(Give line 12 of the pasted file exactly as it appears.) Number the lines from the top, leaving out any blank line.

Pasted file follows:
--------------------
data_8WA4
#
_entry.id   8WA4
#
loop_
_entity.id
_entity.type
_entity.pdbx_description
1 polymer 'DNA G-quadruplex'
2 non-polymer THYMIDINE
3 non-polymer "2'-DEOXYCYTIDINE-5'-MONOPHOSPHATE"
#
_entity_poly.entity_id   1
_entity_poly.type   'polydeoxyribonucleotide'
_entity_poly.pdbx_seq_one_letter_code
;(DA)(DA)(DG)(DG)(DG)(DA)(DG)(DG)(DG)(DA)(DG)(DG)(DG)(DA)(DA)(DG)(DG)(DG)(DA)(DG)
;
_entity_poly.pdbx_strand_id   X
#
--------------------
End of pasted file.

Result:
#